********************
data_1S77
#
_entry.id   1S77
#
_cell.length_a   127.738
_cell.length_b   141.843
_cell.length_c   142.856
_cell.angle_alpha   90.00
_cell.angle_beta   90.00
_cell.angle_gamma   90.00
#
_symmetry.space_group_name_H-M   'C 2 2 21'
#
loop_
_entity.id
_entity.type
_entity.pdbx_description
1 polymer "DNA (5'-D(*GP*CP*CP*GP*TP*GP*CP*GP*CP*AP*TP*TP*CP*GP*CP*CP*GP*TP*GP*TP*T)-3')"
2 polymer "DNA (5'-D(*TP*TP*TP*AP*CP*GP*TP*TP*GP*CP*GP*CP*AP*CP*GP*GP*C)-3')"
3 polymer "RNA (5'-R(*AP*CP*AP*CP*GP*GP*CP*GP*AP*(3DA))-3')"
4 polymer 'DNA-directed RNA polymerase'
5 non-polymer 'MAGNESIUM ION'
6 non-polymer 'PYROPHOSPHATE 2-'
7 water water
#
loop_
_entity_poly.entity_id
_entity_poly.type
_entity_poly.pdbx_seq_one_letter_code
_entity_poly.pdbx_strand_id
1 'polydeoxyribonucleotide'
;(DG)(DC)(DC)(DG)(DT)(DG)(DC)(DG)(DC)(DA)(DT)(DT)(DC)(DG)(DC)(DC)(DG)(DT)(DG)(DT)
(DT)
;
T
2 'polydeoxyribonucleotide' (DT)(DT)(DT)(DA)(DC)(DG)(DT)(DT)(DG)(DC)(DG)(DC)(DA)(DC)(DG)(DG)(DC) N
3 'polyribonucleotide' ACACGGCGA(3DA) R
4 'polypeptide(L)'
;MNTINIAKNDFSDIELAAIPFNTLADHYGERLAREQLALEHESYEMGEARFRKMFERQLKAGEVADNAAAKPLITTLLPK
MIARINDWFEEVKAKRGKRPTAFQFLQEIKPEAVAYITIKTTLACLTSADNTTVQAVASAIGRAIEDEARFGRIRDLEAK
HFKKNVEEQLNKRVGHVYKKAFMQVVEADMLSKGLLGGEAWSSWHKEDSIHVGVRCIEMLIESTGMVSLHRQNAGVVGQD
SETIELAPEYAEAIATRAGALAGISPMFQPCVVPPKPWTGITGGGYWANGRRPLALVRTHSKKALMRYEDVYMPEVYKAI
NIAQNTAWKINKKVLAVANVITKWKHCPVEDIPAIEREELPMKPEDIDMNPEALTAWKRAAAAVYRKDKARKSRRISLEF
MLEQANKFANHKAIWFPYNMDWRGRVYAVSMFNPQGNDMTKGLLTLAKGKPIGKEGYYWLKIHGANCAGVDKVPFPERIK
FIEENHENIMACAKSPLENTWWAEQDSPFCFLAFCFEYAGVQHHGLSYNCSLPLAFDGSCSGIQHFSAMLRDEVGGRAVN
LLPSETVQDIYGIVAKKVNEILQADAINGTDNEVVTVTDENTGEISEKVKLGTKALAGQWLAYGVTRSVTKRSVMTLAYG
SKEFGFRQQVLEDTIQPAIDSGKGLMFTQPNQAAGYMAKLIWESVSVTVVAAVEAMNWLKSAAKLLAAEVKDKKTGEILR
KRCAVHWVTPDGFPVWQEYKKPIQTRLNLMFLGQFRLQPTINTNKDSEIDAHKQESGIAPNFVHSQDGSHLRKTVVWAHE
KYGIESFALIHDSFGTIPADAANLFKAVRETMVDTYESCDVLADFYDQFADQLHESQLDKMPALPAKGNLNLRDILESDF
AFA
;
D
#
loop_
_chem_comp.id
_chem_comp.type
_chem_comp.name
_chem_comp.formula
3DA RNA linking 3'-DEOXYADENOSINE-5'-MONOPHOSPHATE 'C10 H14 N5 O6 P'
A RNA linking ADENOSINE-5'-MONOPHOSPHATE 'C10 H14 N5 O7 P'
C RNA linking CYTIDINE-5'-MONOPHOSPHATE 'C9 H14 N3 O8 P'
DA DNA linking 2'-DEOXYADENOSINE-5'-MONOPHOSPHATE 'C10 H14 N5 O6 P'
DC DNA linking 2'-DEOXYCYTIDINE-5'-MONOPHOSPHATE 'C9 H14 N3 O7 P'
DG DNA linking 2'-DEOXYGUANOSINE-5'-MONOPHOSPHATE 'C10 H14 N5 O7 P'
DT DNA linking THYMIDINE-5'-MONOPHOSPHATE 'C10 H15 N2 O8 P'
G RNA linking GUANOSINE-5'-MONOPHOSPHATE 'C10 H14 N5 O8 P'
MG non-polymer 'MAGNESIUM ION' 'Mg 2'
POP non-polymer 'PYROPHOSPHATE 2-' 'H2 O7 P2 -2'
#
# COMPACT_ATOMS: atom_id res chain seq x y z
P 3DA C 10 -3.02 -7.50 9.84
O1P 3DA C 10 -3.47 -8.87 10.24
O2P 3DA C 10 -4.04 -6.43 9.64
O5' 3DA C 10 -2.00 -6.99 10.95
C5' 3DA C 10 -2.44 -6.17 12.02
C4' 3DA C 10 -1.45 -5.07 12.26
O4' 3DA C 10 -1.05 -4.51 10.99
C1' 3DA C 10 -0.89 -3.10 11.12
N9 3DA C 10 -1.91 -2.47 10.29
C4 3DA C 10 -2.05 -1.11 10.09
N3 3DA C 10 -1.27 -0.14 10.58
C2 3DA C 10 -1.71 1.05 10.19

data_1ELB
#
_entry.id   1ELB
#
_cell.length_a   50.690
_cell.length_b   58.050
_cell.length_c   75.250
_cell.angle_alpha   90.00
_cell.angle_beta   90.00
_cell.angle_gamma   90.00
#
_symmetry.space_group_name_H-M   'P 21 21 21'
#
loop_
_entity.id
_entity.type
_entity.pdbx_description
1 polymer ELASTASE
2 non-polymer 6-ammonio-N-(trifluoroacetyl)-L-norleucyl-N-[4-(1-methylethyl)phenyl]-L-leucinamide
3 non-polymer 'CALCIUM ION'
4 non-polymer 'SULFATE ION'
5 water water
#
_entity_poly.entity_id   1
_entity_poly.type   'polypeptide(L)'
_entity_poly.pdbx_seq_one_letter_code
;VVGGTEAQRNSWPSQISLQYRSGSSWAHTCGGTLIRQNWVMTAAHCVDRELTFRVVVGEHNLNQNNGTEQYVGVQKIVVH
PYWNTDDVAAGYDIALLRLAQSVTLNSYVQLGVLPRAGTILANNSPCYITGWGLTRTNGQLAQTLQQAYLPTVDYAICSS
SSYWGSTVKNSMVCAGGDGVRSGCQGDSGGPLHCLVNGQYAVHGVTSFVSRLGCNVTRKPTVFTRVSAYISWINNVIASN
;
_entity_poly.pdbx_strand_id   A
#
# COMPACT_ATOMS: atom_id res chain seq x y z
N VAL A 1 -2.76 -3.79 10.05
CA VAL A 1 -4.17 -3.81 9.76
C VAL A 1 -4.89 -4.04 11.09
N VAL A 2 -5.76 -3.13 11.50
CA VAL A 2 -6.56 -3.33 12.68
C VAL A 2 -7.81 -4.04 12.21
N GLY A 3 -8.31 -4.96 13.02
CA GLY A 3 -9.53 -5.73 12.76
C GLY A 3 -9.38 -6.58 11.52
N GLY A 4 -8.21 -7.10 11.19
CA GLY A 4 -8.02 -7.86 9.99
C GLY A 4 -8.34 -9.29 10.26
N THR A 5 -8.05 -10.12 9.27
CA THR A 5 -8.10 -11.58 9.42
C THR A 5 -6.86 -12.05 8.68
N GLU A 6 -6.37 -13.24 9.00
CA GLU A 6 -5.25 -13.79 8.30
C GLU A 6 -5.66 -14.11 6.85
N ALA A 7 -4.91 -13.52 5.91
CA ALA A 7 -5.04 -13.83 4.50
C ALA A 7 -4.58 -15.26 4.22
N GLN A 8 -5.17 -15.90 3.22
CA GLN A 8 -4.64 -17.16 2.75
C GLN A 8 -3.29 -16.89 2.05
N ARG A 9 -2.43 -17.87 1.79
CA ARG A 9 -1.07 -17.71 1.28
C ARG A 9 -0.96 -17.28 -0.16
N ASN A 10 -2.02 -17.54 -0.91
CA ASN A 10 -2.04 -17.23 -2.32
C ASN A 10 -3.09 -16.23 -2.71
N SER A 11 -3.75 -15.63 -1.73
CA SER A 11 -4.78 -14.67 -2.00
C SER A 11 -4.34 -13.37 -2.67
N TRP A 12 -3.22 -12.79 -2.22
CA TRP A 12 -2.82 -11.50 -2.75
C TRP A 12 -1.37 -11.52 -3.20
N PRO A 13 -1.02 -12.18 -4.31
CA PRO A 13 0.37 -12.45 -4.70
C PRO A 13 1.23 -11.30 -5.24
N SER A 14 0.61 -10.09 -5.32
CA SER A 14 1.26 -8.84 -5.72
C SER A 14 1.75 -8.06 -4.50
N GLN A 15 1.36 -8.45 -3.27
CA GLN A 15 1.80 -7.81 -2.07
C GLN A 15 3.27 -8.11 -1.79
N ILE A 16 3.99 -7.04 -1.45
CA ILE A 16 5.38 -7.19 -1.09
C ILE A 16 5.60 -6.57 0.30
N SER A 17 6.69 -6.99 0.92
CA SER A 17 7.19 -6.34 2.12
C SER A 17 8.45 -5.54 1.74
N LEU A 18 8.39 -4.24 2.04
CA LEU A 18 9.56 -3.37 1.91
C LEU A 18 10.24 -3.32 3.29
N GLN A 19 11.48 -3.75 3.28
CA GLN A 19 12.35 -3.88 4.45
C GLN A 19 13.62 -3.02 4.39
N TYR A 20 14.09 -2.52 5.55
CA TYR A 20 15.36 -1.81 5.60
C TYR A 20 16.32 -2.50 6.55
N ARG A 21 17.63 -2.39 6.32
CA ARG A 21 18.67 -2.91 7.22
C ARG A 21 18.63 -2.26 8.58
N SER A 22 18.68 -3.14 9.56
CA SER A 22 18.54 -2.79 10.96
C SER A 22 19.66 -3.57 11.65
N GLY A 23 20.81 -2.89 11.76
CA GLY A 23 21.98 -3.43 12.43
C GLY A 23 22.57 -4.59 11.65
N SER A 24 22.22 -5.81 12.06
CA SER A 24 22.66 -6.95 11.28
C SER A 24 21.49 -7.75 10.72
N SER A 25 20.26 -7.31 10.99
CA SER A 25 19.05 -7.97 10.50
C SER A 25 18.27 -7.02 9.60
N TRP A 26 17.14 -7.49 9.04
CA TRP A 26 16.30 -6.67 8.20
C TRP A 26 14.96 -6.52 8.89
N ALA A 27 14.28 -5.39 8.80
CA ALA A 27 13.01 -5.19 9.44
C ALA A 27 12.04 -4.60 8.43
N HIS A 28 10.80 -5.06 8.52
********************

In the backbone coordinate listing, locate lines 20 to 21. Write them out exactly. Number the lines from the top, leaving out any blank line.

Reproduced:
3 polymer "RNA (5'-R(*AP*CP*AP*CP*GP*GP*CP*GP*AP*(3DA))-3')"
4 polymer 'DNA-directed RNA polymerase'